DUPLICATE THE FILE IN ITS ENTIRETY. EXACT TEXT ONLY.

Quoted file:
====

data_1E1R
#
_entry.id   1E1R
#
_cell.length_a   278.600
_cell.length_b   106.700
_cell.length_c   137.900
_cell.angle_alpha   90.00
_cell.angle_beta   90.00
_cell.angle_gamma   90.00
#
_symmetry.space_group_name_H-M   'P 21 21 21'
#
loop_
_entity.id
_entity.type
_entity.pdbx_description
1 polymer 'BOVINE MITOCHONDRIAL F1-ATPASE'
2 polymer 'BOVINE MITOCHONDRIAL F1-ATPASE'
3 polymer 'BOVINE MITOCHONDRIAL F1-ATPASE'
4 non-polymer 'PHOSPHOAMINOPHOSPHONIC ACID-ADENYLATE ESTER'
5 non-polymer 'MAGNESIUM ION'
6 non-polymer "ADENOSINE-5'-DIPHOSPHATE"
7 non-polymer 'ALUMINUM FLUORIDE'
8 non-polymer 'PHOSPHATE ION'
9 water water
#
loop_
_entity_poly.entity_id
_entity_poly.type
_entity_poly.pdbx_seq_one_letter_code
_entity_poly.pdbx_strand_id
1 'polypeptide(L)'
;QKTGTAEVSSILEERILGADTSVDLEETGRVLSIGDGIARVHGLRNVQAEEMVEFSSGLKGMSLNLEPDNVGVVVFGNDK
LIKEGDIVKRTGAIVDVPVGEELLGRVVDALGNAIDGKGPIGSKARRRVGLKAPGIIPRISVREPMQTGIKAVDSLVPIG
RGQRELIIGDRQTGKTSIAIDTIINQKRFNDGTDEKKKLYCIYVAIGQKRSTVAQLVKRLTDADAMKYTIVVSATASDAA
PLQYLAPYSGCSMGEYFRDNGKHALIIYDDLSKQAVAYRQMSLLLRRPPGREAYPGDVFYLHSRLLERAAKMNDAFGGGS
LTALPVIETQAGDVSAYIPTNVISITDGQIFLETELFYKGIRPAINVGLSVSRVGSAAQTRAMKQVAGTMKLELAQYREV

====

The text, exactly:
data_1E1R
#
_entry.id   1E1R
#
_cell.length_a   278.600
_cell.length_b   106.700
_cell.length_c   137.900
_cell.angle_alpha   90.00
_cell.angle_beta   90.00
_cell.angle_gamma   90.00
#
_symmetry.space_group_name_H-M   'P 21 21 21'
#
loop_
_entity.id
_entity.type
_entity.pdbx_description
1 polymer 'BOVINE MITOCHONDRIAL F1-ATPASE'
2 polymer 'BOVINE MITOCHONDRIAL F1-ATPASE'
3 polymer 'BOVINE MITOCHONDRIAL F1-ATPASE'
4 non-polymer 'PHOSPHOAMINOPHOSPHONIC ACID-ADENYLATE ESTER'
5 non-polymer 'MAGNESIUM ION'
6 non-polymer "ADENOSINE-5'-DIPHOSPHATE"
7 non-polymer 'ALUMINUM FLUORIDE'
8 non-polymer 'PHOSPHATE ION'
9 water water
#
loop_
_entity_poly.entity_id
_entity_poly.type
_entity_poly.pdbx_seq_one_letter_code
_entity_poly.pdbx_strand_id
1 'polypeptide(L)'
;QKTGTAEVSSILEERILGADTSVDLEETGRVLSIGDGIARVHGLRNVQAEEMVEFSSGLKGMSLNLEPDNVGVVVFGNDK
LIKEGDIVKRTGAIVDVPVGEELLGRVVDALGNAIDGKGPIGSKARRRVGLKAPGIIPRISVREPMQTGIKAVDSLVPIG
RGQRELIIGDRQTGKTSIAIDTIINQKRFNDGTDEKKKLYCIYVAIGQKRSTVAQLVKRLTDADAMKYTIVVSATASDAA
PLQYLAPYSGCSMGEYFRDNGKHALIIYDDLSKQAVAYRQMSLLLRRPPGREAYPGDVFYLHSRLLERAAKMNDAFGGGS
LTALPVIETQAGDVSAYIPTNVISITDGQIFLETELFYKGIRPAINVGLSVSRVGSAAQTRAMKQVAGTMKLELAQYREV